What Taxes Are Involved In A New York Estate?

An estate may be subject to filing a federal tax return for any income that the estate earns after the death of the decedent until the estate is closed and may be subject to paying a one- time federal and New York estate tax based upon the value of the total assets of the estate at the time of the decedent’s death. The executor or personal representative must file the appropriate tax returns and pay any estate taxes due out of the estate assets within 9 months after the death of the decedent. The beneficiaries of the estate are subject to paying the federal income taxes on any income the estate earns based upon their share of distributions received.

Federal and New York State Estate Tax Returns

For a decedent that passes away in 2011 or 2012, a federal estate tax return (Form 706) must be filed with the IRS by the executor or personal representative of a New York Probate Estate and estate taxes are due if the gross estate after deductions and exemptions of the decedent exceeds $5,000,000. Form ET-706, New York State Estate Tax Return, must be with the New York State Department of Taxation and Finance, whether or not the estate owes federal taxes, if the decedent was a New York resident and/or U.S. citizen and the estate assets exceed $1 million after deductions and any exemptions. If Form 706 was filed, a copy must be attached to the ET-706. If the decedent owned real or tangible property in the state, but was not a resident, the return must be filed if the gross estate exceeds $60,000. It may be possible to file for an extension for all tax returns. Once the New York State estate return has been processed, the New York State Department of Taxation and Finance may issue a closing letter reflecting that no tax is due. It may take approximately 4-6 months to receive this letter.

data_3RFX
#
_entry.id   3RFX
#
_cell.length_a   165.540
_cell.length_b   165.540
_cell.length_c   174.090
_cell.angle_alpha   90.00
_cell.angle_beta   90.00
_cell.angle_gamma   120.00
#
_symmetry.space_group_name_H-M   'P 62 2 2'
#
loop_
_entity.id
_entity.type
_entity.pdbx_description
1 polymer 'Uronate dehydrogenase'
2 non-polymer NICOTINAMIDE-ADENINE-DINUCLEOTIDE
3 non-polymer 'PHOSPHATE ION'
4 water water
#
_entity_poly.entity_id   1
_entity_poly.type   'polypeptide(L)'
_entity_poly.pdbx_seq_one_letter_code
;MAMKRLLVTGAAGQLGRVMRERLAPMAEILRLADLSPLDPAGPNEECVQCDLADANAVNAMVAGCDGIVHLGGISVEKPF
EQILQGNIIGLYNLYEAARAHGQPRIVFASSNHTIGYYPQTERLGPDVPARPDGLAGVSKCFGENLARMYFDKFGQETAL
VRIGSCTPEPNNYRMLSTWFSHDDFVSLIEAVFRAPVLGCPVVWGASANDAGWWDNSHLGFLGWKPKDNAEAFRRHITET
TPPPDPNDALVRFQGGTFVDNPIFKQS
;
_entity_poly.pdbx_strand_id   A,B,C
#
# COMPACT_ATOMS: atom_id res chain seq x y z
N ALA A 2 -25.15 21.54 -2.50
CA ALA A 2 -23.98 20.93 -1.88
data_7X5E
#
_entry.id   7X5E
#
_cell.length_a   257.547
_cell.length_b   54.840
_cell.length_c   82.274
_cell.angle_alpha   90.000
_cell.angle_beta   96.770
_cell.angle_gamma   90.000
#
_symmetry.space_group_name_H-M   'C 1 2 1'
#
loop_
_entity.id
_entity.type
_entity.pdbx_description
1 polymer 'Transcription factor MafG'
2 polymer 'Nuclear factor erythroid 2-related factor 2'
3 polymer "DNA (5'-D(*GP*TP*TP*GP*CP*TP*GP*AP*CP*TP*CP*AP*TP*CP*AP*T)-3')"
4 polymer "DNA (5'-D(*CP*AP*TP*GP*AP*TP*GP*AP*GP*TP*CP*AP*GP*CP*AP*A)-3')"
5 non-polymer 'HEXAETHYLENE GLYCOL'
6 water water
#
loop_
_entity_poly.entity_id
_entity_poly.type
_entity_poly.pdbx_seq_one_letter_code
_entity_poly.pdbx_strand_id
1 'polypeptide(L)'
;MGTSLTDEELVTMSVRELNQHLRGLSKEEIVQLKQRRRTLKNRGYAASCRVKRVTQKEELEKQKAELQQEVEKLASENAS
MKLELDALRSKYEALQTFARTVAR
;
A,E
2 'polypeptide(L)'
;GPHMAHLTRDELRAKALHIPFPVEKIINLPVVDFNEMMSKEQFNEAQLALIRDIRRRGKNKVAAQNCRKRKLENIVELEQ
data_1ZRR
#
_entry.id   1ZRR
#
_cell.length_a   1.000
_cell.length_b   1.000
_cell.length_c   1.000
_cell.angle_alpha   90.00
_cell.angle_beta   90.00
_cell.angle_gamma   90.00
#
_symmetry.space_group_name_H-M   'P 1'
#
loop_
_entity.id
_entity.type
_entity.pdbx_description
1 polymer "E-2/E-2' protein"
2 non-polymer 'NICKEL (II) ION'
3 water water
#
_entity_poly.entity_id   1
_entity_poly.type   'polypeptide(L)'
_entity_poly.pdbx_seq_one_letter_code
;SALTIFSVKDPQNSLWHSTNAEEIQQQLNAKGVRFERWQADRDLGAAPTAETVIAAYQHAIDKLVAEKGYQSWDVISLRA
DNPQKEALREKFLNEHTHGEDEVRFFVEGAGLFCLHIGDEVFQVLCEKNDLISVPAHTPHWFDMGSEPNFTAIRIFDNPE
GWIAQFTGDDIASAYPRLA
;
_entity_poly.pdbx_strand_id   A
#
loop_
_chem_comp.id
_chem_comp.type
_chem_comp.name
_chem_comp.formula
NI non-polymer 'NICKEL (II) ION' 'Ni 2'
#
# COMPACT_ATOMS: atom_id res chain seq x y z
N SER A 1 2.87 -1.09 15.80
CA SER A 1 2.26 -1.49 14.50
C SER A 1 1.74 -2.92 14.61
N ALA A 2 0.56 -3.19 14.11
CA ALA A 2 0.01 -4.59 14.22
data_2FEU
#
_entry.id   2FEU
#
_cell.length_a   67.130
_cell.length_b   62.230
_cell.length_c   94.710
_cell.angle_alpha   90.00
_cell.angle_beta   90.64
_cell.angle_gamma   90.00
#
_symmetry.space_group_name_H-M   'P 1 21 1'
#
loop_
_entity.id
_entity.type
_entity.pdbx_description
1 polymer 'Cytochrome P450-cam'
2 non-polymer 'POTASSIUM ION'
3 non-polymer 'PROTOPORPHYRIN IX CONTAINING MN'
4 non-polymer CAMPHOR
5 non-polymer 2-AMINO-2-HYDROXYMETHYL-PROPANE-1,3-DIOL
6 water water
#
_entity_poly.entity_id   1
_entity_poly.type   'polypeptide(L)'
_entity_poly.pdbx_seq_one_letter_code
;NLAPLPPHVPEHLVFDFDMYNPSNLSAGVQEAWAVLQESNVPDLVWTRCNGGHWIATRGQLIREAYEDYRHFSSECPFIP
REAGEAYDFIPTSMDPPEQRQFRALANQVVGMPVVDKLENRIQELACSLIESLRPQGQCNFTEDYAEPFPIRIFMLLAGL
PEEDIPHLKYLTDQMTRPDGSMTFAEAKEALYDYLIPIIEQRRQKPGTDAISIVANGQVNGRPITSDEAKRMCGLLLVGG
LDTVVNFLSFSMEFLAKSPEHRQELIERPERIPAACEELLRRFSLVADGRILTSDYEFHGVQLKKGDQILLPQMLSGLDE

Form 1041 Estate Federal income Tax Return

A Form 1041 and Schedule K-1 must be filed by the estate with the IRS regarding any income received by the estate in excess of $600 from the time of the decedent’s death until the estate is wound up and closed. The 1041 is similar to Form 1040. The estate may also deduct administrative expenses, including executor or personal representative fees, legal fees, distributions to the beneficiaries and any charitable donations. The estate does not pay the taxes on the income because it is passed through to the beneficiaries, who are are responsible for paying the taxes on the income they receive from the estate.

Since New York probate estate and federal income taxes are highly complex matters, it is recommended that the executor or personal representative consult with a New York Probate Attorney regarding estate taxes and filing requirements and procedures.
If you wish to speak to a New York estate attorney, call the Law Offices of Albert Goodwin at (212) 233-1233.

Attorney Albert Goodwin

Law Offices of
Albert Goodwin, PLLC
31 W 34 Str, Suite 7058
New York, NY 10001
[email protected]